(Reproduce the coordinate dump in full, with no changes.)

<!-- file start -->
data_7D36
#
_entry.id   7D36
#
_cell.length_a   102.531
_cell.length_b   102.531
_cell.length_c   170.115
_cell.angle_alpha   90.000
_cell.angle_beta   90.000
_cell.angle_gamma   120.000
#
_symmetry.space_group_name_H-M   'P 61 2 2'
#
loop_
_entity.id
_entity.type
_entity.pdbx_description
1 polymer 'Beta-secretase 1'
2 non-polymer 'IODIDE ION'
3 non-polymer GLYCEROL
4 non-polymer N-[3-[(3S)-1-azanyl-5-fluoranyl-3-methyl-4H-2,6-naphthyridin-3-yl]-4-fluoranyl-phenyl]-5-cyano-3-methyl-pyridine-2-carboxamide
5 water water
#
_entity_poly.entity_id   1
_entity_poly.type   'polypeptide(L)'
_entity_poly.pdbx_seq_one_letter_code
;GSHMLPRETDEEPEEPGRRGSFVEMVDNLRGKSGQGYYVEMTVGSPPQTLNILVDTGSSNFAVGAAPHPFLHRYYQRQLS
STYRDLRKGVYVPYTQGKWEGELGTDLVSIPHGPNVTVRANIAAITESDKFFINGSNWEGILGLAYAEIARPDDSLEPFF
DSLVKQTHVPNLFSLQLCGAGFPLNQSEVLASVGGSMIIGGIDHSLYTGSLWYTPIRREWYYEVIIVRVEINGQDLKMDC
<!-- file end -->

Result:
data_7D36
#
_entry.id   7D36
#
_cell.length_a   102.531
_cell.length_b   102.531
_cell.length_c   170.115
_cell.angle_alpha   90.000
_cell.angle_beta   90.000
_cell.angle_gamma   120.000
#
_symmetry.space_group_name_H-M   'P 61 2 2'
#
loop_
_entity.id
_entity.type
_entity.pdbx_description
1 polymer 'Beta-secretase 1'
2 non-polymer 'IODIDE ION'
3 non-polymer GLYCEROL
4 non-polymer N-[3-[(3S)-1-azanyl-5-fluoranyl-3-methyl-4H-2,6-naphthyridin-3-yl]-4-fluoranyl-phenyl]-5-cyano-3-methyl-pyridine-2-carboxamide
5 water water
#
_entity_poly.entity_id   1
_entity_poly.type   'polypeptide(L)'
_entity_poly.pdbx_seq_one_letter_code
;GSHMLPRETDEEPEEPGRRGSFVEMVDNLRGKSGQGYYVEMTVGSPPQTLNILVDTGSSNFAVGAAPHPFLHRYYQRQLS
STYRDLRKGVYVPYTQGKWEGELGTDLVSIPHGPNVTVRANIAAITESDKFFINGSNWEGILGLAYAEIARPDDSLEPFF
DSLVKQTHVPNLFSLQLCGAGFPLNQSEVLASVGGSMIIGGIDHSLYTGSLWYTPIRREWYYEVIIVRVEINGQDLKMDC